Kings Apollo returns over Shawan timber

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Want a horse to follow this weekend? Consider Kings Apollo. He runs in the open timber race at Shawan Downs in Maryland Saturday, and has a chance. He also carries some baggage.

He’s the last horse jump jockey Paddy Young rode in a race. Last May, 13 days after winning his debut in style, the English-bred son of King’s Theatre fell at Radnor – sending Young to the turf and into the path of another horse’s hoof. Young, a five-time National Steeplechase Association champion and winner of 198 races, suffered a traumatic brain injury and hasn’t ridden in a race since. He’s alive, walking, talking and working with horses in the mornings but he’s not a jockey – though he was on the winning team at the Real Rider Cup charity show-jumping competition over the weekend.

He will be known forever for the fall, but Kings Apollo carries on and returned to the races this spring. He won in May, just shy of a year since the fall, and his trainer Sanna Neilson tried to speak for her horse.

“If I get emotional, I’m sorry,” she said just outside the winner’s circle at the Winterthur steeplechase course in Delaware. “I’ll try not to . . .”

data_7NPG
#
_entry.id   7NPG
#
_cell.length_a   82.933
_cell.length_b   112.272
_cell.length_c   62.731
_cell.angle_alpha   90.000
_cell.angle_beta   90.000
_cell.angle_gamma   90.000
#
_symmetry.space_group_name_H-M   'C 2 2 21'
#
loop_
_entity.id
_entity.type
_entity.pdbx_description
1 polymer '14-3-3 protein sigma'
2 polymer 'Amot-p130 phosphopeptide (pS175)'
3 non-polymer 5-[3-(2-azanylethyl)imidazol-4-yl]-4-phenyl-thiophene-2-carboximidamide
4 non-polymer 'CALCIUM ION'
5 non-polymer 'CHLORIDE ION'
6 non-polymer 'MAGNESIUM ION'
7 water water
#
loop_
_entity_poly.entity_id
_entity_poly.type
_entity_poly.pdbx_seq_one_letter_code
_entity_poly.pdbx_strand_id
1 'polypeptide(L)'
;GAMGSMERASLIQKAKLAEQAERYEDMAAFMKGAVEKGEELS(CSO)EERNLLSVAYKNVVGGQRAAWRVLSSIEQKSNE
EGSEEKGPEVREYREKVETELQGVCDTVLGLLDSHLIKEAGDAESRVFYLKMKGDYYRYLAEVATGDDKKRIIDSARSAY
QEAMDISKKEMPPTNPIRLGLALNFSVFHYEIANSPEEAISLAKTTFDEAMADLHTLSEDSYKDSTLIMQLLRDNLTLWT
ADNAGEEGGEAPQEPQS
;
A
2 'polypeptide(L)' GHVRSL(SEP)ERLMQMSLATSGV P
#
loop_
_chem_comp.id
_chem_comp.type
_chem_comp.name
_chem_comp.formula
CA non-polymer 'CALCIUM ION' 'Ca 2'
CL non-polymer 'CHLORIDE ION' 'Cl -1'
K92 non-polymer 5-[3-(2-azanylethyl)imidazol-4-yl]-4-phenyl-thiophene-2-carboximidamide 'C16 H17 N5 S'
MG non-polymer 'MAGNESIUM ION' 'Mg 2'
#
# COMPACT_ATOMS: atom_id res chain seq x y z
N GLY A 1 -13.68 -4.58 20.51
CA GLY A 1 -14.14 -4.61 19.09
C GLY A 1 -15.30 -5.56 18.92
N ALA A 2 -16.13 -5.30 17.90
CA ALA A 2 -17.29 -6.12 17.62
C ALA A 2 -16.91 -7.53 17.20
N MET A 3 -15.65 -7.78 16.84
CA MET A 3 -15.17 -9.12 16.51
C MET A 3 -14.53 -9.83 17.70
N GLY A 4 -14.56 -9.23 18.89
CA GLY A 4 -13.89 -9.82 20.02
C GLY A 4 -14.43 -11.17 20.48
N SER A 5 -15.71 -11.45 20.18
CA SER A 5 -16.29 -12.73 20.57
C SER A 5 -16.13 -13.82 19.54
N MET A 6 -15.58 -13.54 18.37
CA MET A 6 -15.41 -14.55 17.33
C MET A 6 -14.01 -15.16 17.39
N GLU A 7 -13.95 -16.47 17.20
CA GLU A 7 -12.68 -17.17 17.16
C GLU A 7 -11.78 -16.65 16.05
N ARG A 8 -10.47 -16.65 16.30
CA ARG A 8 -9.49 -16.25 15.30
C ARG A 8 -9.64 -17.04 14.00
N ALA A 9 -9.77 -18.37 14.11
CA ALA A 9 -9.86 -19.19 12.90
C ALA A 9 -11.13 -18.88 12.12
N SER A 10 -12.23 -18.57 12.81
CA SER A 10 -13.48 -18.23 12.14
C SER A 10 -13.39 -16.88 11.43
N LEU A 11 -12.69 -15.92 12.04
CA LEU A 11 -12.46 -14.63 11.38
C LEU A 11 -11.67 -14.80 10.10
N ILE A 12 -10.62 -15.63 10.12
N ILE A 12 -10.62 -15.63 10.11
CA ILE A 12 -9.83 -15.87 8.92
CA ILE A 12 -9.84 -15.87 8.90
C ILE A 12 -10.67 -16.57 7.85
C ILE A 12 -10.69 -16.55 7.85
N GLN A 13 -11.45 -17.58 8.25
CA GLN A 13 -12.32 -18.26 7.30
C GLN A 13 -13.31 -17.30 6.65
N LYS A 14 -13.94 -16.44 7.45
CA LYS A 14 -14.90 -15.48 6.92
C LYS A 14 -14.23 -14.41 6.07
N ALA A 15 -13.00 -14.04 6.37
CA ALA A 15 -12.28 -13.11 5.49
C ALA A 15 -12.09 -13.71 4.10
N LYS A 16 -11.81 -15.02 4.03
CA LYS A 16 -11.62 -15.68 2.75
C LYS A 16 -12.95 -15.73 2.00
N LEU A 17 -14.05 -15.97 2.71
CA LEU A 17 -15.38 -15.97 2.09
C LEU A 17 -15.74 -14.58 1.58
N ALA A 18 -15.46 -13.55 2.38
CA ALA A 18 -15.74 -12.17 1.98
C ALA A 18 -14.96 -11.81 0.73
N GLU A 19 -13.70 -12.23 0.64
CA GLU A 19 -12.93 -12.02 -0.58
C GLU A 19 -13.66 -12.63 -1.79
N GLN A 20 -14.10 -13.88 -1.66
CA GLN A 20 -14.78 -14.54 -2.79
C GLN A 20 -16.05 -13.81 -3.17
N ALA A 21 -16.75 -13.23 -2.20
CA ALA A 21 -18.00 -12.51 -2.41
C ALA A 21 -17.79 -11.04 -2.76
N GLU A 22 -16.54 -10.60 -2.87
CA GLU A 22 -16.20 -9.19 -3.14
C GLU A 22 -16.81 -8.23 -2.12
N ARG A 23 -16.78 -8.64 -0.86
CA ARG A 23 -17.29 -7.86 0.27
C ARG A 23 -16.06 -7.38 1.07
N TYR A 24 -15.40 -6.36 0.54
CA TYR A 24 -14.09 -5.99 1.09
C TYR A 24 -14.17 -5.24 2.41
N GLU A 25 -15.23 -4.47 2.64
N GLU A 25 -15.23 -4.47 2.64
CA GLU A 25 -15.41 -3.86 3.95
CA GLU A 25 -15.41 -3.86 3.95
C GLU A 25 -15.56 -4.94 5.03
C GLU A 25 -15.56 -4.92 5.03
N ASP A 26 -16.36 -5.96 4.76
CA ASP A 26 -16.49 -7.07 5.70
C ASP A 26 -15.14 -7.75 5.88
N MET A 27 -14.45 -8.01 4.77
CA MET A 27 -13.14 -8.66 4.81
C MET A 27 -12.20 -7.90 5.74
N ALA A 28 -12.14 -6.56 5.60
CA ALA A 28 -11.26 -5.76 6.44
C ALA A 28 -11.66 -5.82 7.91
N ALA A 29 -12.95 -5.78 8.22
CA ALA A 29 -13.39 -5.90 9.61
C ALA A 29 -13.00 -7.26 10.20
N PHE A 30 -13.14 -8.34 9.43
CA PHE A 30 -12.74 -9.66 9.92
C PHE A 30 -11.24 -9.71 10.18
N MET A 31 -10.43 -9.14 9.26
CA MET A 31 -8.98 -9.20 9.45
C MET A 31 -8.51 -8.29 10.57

A tear fell out from behind the right lens of her sunglasses.

In parts of five years, Kings Apollo made 27 starts over jumps in England. He fell once.

In May 2016, Neilson spent a bit more than $36,000 of her brother Stewart Strawbridge’s money to buy the horse as a timber prospect. He schooled, he went foxhunting and in April 2017 won a point-to-point in Pennsylvania. Fourth in a maiden timber at My Lady’s Manor, he and Young teamed up in a maiden race at Winterthur and won by almost 5 lengths. Neilson aimed high next time, and entered the $30,000 Radnor Hunt Cup. The open stakes was a step up in competition but not all that rare for a timber horse.

Kings Apollo found a spot in second early, then took over the lead with a bit more than a lap to go. At the first fence past what would be the finish the next time, Kings Apollo caught the top rail with his hind legs, got pitched up in the air and fell. Young came off to the right and was hit in the head by another horse’s hoof.